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Owner of Long Island Construction Company Indicted for Manslaughter After Fatal Collapse

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The owner of a Long Island construction company was indicted for manslaughter on Tuesday, after a wall he built collapsed and killed a five-year-old girl in 2019. (File photo by Colin Mixson)

By Kirstyn Brendlen

The owner of a Long Island construction company was indicted for manslaughter on Tuesday after a wall built by his company collapsed and killed a 5-year-old girl in 2019.

Brooklyn Supreme Court Justice Danny Chun arraigned 46-year-old Nadeem Anwar and his Nassau County-based construction company, City Wide Construction and Renovations, Inc., on charges of manslaughter, criminally negligent homicide, falsifying business records, and more on Tuesday morning.

“The wall that this defendant allegedly built was a disaster waiting to happen,” said Brooklyn District Attorney Eric Gonzalez, in a release. “He allegedly failed to obtain the proper permits and failed to reinforce and secure the structure as required by law. As a direct consequence of his alleged recklessness, the wall collapsed and caused the senseless death of a precious 5-year-old child. My heart is with the victim’s family, and we will now seek to hold this defendant accountable.”

Anwar was released without bail and is expected to return to court on May 11. The top charge, manslaughter in the second degree, carries a charge of up to 15 years in prison.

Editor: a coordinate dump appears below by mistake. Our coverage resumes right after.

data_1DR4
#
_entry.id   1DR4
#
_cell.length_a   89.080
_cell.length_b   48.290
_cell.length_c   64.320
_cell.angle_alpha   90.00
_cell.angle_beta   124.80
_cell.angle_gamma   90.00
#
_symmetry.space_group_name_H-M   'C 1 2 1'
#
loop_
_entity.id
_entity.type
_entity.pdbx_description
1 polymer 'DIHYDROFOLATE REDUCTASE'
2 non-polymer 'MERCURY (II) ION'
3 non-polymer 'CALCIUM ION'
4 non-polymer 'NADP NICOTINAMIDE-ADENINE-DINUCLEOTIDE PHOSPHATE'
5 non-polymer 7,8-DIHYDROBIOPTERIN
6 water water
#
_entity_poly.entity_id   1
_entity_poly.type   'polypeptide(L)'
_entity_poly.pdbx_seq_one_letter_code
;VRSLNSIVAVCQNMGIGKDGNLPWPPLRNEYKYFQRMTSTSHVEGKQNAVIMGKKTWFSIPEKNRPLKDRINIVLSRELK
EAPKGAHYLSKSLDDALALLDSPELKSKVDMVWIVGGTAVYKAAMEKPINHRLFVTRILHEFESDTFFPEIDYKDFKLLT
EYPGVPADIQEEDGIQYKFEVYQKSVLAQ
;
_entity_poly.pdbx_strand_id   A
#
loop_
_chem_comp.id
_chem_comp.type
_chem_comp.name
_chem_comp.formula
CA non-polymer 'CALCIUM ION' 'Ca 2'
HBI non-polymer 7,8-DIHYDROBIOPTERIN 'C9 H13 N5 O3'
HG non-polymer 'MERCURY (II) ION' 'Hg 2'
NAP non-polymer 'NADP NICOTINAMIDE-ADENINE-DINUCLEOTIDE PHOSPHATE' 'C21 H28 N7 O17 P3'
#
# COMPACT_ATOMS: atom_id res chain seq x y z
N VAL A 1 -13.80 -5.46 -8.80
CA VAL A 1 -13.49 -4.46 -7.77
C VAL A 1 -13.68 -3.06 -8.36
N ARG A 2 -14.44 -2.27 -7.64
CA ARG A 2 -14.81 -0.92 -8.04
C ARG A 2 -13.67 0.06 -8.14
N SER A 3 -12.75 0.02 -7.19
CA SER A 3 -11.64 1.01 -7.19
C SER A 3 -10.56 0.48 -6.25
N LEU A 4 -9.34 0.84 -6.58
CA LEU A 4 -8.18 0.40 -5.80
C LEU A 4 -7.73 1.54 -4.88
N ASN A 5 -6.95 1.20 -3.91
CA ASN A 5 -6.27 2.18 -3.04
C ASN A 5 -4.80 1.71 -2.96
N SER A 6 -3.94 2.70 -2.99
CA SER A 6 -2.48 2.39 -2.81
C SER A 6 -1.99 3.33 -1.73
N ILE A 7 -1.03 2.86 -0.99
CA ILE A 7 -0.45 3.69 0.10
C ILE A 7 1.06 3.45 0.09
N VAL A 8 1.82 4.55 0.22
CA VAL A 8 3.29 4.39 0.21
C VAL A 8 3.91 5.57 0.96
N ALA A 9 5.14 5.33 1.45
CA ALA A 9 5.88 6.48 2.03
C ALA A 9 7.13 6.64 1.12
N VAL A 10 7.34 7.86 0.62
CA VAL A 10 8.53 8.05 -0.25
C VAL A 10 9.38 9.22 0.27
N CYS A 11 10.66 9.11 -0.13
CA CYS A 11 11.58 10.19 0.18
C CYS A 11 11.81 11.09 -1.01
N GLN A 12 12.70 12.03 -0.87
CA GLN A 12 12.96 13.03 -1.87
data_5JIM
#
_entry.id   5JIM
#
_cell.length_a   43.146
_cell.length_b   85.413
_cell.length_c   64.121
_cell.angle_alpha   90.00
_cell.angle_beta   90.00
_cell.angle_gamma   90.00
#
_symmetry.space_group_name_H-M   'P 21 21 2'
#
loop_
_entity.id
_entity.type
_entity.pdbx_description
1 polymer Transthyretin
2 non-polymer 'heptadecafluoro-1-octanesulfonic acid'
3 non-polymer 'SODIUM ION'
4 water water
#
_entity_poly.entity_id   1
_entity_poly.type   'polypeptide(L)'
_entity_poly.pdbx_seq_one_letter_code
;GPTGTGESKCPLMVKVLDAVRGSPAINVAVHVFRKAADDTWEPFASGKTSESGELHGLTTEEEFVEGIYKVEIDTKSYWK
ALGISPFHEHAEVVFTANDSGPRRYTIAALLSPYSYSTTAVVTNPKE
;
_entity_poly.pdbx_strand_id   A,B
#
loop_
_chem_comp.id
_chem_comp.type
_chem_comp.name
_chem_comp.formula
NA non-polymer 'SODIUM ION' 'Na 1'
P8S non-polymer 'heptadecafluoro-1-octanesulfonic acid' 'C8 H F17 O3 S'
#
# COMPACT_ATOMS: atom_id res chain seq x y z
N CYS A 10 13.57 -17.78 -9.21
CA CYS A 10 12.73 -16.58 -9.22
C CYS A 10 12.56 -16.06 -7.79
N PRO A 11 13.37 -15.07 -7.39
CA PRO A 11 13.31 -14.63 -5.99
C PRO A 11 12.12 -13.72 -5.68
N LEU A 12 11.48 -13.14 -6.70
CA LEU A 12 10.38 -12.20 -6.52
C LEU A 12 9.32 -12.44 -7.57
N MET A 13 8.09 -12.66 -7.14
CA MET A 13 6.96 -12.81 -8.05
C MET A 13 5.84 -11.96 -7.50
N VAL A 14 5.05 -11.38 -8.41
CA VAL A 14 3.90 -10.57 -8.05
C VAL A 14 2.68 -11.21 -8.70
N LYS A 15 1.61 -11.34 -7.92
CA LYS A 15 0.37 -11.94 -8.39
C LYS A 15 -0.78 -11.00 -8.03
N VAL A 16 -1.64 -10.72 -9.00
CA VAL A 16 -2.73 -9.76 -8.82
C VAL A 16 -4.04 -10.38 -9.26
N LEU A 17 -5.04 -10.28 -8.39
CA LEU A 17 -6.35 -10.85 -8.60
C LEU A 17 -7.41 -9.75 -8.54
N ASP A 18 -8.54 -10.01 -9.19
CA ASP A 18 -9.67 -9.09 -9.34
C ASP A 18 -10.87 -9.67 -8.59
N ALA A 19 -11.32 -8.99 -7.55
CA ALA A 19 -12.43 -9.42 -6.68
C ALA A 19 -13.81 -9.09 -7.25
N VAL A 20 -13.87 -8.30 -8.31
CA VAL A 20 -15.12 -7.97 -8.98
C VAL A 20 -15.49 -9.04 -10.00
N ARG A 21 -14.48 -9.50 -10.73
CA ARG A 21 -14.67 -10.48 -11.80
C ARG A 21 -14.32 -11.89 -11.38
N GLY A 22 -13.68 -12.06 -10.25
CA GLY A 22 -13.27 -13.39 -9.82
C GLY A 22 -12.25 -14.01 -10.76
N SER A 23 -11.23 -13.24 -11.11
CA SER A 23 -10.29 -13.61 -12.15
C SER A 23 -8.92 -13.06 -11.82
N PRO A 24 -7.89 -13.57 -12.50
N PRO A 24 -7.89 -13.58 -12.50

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The poorly-constructed wall crumbled and killed five-year-old Allyson Pinto-Chaumana in 2019. File photo

According to the DA’s office, 5-year-old Alysson Pinto-Chaumana was standing on an enclosed patio on Harman Street in Bushwick with her mother and several friends on August 19, 2019, when a heavy stone pillar and a stone plate, which had been supporting a tall wall, suddenly collapsed and fell onto Pinto-Chaumana, crushing her skull and killing her.

An investigation by the DA’s office and the city’s Department of Buildings found that Anwar, a licensed contractor, had allegedly violated the city’s building code multiple times while renovating the building in 2018. While he and his company are licensed in Nassau County, there were not authorized to work in New York City, and had another contractor file an application on his behalf — but the application was not for building the wall that later collapsed. Further, the investigation found that Anwar had not acquired a permit to build the stone wall, and did not have an architect or engineer inspect the wall after construction, as is required by law.

During the investigation, a DOB engineer found that the wall had been built without the steel reinforcements or engineer-grade adhesive required by the city’s building code, and that the wall was mostly held together “by its own weight and gravity.” That engineer described the wall as “imminently perilous to life.”

“Performing construction work without the necessary permits can have devastating consequences,” said DOB acting commissioner Constadino Sirakis. “This indictment sends a strong message to the construction industry that this City will not tolerate bad actors who cut corners and jeopardize the safety of our fellow New Yorkers. I would like to personally thank our partners at the District Attorney’s Office and at the Department of Investigation for bringing criminal charges in this important case.”

This story first appeared on BrooklynPaper.com.

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